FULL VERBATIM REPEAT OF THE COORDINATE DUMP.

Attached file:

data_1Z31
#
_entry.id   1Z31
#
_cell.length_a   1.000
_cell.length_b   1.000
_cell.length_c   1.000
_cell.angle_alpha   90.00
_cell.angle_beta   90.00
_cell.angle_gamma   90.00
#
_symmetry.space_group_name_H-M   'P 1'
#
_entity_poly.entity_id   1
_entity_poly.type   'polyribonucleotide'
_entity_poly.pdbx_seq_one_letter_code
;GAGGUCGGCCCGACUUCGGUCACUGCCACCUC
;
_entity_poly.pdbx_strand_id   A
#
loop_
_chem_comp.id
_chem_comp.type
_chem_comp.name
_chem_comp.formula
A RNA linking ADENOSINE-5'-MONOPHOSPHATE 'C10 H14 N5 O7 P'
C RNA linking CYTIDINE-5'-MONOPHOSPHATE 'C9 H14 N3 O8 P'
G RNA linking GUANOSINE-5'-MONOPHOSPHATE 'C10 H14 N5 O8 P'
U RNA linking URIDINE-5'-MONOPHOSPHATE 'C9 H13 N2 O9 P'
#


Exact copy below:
data_1Z31
#
_entry.id   1Z31
#
_cell.length_a   1.000
_cell.length_b   1.000
_cell.length_c   1.000
_cell.angle_alpha   90.00
_cell.angle_beta   90.00
_cell.angle_gamma   90.00
#
_symmetry.space_group_name_H-M   'P 1'
#
_entity_poly.entity_id   1
_entity_poly.type   'polyribonucleotide'
_entity_poly.pdbx_seq_one_letter_code
;GAGGUCGGCCCGACUUCGGUCACUGCCACCUC
;
_entity_poly.pdbx_strand_id   A
#
loop_
_chem_comp.id
_chem_comp.type
_chem_comp.name
_chem_comp.formula
A RNA linking ADENOSINE-5'-MONOPHOSPHATE 'C10 H14 N5 O7 P'
C RNA linking CYTIDINE-5'-MONOPHOSPHATE 'C9 H14 N3 O8 P'
G RNA linking GUANOSINE-5'-MONOPHOSPHATE 'C10 H14 N5 O8 P'
U RNA linking URIDINE-5'-MONOPHOSPHATE 'C9 H13 N2 O9 P'
#